Skip Ribbon Commands
Skip to main content

Maurice Corbine

Other Wisconsin No Crime Cases
Shortly before 1 a.m. on September 28, 2007, Lac Courte Oreilles tribal police officer Twylia Dailey clocked a vehicle traveling 51 miles an hour in a 35-mile-an-hour speed zone and followed it into the parking lot of a tavern in Sawyer County, Wisconsin.

Dailey said she saw 30-year-old Maurice Corbine emerge from the driver’s side door and walk toward the tavern. She said two other men started to get out of the front and rear passenger doors, but she ordered them to remain inside. Dailey smelled alcohol on Corbine and took him to the police station. When Corbine refused to take a breath test, he was taken to a local hospital where blood was drawn.

Corbine was charged with drunken driving—his fifth offense—as well as driving on a suspended license.

He went to trial in Sawyer County Circuit Court on July 27, 2011. Dailey testified that she followed the vehicle into the parking lot and saw Corbine get out of the driver’s seat. She said he smelled of alcohol and that at the police station he refused to take a breath test. Dailey testified that he was taken to a hospital for a blood-alcohol test, which showed he was legally intoxicated. She also told the jury she was with Corbine for 2½ hours and he never asserted he was not the driver.

Corbine’s attorney conceded that Corbine was intoxicated, but contended that Corbine was not driving. Corbine and his brother, Rodney, both testified that Rodney was driving and that Dailey did not arrive in the tavern parking lot until about 10 to 15 seconds after they stopped and got out. Rodney told the jury that he got out of the driver’s seat and got into the passenger seat because he didn’t have a driver’s license. Corbine testified that he told Dailey at the scene and at the police station that he was not the driver.

After a one-day trial, the jury convicted Corbine of drunken driving and driving on a suspended license. He was sentenced to six years in prison.

Corbine, acting without a lawyer, filed a motion for a new trial on the grounds that his defense attorney had failed to obtain a DVD that Dailey recorded at the police station. The police report said that upon arrival at the station, she inserted a DVD into video recorder to record her interaction with Corbine.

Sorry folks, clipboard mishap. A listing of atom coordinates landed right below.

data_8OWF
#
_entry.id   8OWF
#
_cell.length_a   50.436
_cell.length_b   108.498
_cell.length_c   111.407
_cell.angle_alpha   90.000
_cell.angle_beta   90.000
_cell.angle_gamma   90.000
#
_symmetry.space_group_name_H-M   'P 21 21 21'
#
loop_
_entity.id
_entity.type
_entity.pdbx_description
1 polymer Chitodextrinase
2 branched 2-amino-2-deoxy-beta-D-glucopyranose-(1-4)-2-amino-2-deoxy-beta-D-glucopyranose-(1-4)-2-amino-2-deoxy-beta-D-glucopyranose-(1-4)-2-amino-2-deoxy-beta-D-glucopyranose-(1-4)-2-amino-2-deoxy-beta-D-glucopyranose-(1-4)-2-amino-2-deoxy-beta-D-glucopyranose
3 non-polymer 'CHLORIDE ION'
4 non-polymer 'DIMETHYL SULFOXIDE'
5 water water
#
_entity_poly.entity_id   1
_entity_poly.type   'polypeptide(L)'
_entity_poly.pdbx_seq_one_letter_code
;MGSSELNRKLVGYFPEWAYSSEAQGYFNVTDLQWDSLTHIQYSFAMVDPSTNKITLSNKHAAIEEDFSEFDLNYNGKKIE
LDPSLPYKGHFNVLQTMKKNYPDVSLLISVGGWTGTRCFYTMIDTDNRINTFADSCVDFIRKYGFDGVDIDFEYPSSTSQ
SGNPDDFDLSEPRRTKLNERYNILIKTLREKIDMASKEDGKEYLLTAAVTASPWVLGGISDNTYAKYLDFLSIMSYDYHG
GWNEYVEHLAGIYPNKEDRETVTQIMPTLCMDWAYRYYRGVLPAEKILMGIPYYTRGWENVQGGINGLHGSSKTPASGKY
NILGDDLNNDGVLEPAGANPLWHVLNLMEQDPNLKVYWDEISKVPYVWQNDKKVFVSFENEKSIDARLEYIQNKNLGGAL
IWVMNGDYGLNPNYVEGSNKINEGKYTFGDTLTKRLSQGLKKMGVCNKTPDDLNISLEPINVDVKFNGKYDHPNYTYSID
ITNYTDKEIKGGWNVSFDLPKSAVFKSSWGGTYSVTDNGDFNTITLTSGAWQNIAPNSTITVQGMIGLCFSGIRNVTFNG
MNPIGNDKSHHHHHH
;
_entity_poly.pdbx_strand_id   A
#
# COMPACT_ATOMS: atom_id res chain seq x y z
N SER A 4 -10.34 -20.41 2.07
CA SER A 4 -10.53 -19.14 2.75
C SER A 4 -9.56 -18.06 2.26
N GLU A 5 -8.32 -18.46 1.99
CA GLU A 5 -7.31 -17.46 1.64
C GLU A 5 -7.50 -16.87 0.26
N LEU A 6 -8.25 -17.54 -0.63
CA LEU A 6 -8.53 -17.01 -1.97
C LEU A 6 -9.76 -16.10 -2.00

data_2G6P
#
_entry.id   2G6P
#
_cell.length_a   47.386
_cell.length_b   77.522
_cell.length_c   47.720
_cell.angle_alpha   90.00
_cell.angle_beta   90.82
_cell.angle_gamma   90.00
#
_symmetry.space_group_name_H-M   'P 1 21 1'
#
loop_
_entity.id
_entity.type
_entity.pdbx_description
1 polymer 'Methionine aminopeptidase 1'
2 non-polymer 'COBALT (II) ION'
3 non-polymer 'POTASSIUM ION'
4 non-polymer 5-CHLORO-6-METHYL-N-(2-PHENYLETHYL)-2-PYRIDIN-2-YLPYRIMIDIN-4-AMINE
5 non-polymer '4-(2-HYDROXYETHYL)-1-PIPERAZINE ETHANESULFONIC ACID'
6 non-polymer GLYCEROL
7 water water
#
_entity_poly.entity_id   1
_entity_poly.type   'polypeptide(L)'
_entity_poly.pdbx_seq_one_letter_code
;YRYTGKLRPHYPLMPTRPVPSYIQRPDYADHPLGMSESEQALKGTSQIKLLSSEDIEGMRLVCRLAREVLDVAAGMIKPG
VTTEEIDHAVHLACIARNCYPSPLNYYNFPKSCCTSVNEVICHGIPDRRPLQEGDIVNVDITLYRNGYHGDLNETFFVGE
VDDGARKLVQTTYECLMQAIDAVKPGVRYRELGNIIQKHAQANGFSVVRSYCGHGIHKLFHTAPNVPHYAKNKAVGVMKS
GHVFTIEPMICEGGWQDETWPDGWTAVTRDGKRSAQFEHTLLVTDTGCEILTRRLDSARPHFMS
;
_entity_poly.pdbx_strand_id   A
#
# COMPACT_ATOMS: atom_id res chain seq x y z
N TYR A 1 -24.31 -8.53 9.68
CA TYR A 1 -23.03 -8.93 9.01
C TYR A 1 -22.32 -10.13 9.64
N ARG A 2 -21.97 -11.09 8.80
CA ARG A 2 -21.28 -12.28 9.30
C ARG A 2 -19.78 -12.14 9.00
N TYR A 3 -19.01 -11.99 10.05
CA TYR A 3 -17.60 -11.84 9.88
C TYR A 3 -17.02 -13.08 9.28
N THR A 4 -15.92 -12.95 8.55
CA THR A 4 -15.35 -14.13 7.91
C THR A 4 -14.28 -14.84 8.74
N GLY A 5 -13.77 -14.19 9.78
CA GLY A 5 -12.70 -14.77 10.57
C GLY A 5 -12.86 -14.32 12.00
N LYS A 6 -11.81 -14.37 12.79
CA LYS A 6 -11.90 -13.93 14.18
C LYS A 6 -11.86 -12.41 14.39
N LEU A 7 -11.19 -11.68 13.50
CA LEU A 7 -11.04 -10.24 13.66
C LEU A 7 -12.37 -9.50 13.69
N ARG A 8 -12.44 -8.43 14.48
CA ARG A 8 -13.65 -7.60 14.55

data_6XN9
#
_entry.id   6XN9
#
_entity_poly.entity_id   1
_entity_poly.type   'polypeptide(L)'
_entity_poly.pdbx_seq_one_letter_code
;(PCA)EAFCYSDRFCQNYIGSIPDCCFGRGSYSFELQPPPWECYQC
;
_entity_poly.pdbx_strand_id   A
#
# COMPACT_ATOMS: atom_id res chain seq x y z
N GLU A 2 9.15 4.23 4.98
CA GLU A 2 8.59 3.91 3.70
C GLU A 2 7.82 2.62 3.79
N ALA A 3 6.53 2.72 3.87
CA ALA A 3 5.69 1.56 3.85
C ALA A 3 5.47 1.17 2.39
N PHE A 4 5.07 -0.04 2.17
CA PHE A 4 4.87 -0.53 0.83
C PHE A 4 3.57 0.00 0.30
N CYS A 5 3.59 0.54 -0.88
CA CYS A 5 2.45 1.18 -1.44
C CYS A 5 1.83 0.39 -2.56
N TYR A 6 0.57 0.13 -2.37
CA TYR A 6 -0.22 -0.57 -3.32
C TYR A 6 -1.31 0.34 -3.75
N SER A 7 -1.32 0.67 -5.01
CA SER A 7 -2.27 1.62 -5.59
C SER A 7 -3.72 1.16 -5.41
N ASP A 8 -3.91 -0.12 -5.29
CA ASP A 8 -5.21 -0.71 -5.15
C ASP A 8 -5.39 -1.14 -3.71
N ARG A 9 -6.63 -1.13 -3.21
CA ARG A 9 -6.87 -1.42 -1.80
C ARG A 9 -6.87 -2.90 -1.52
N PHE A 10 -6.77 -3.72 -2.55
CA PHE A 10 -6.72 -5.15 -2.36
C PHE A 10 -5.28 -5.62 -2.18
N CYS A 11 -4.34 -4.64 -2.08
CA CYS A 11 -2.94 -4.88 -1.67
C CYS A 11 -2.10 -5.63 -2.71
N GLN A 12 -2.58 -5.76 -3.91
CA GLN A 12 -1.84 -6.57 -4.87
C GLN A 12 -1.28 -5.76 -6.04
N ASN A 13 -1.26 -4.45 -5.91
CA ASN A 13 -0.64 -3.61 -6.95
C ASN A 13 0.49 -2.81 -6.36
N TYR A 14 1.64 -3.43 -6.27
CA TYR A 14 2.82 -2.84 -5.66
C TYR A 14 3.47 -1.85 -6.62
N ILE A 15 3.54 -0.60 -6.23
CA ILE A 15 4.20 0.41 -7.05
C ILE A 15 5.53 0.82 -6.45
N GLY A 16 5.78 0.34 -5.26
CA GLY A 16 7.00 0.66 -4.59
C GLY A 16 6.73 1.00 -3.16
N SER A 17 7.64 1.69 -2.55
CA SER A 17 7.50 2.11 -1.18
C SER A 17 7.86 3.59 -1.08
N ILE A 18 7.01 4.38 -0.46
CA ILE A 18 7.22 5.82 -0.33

The report said that after Corbine was taken to the hospital, Dailey removed the DVD from the recorder, and that it was “logged, tagged and secured into evidence.”

In his motion, Corbine asserted the DVD would have shown that he told Dailey he was not the driver, which would have impeached Dailey’s trial testimony and damaged her credibility, prompting the jury to acquit him. Corbine attached a copy of a letter from his trial lawyer written to Corbine after the trial. In the letter, the defense lawyer acknowledged that he was aware of the video—though he never sought it or viewed it—but an unnamed source had described its contents. Based on that description, he believed the video was of dubious value because it showed Corbine being combative and clearly intoxicated and would have done “far more harm than good” even if it showed him denying that he was the driver.

After the prosecution told the judge the DVD could not be found and suggested it never existed in the first place, the trial judge denied Corbine’s motion without a hearing.

Corbine appealed—again without a lawyer—and in 2013, the Wisconsin Court of Appeals sent the case back to the trial court for a hearing. “This case hinged on the jury’s assessment of the witnesses’ credibility. … [I]f the jury had seen the DVD evidence disproving Dailey’s testimony that Corbine never told her he was not the driver…Dailey’s credibility would likely have been damaged. Because the witnesses’ credibility was key in this case, it is reasonably probable that admission of the DVD would have affected the outcome,” the appeals court ruled.

At the hearing, Corbine’s attorney confirmed that he called the tribal police and asked about the DVD and was told it could not be found. He admitted that he had not filed a motion seeking it and made no further efforts to obtain it.

The trial court again denied Corbine’s motion and ruled that his trial defense attorney had made a strategic decision not to pursue the DVD because it showed him intoxicated, belligerent and using profanity.

In February 2015, the Wisconsin Court of Appeals reversed Corbine’s conviction and ordered a new trial. The court held that not only did Corbine’s lawyer fail to “adequately investigate the DVD, he failed to ask Corbine at trial whether he denied driving while at the jail or question Dailey regarding the DVD. A jury would undoubtedly view whether Corbine denied driving the day of his arrest as highly relevant to the credibility of the defense theory.”

In March 2015, Corbine was released on bond pending a retrial. On October 27, 2015, the prosecution dismissed the charges. Corbine sought compensation from the state of Wisconsin, but in 2016, the Wisconsin Board of Claims denied his claim.

– Maurice Possley

Report an error or add more information about this case.

Posting Date: 1/10/2017
Most Serious Crime:Traffic Offense
Additional Convictions:
Reported Crime Date:2007
Sentence:6 years
Race/Ethnicity:Native American
Age at the date of reported crime:30
Contributing Factors:Perjury or False Accusation, Official Misconduct, Inadequate Legal Defense
Did DNA evidence contribute to the exoneration?:No